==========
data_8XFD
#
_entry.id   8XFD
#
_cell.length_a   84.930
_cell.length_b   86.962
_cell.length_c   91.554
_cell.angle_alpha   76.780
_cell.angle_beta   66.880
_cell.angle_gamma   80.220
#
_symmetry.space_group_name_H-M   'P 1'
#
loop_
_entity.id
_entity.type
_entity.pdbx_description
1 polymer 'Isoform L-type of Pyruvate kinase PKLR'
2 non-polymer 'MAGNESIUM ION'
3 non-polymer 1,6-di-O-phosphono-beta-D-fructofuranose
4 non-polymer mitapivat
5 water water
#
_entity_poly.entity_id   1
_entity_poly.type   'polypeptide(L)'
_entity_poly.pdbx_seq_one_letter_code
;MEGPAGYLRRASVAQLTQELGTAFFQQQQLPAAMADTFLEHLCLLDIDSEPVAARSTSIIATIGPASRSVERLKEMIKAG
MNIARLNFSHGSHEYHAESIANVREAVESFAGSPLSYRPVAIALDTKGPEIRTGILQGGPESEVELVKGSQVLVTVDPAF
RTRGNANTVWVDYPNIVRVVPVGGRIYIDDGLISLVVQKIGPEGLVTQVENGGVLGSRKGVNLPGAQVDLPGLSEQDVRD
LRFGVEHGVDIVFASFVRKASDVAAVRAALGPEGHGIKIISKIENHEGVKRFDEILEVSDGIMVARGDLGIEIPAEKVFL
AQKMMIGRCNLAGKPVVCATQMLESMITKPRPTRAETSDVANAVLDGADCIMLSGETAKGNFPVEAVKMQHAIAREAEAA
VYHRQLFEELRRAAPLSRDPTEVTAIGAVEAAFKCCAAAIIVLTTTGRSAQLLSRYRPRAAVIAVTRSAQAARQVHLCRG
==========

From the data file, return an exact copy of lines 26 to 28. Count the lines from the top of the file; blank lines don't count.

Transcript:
_entity_poly.pdbx_seq_one_letter_code
;MEGPAGYLRRASVAQLTQELGTAFFQQQQLPAAMADTFLEHLCLLDIDSEPVAARSTSIIATIGPASRSVERLKEMIKAG
MNIARLNFSHGSHEYHAESIANVREAVESFAGSPLSYRPVAIALDTKGPEIRTGILQGGPESEVELVKGSQVLVTVDPAF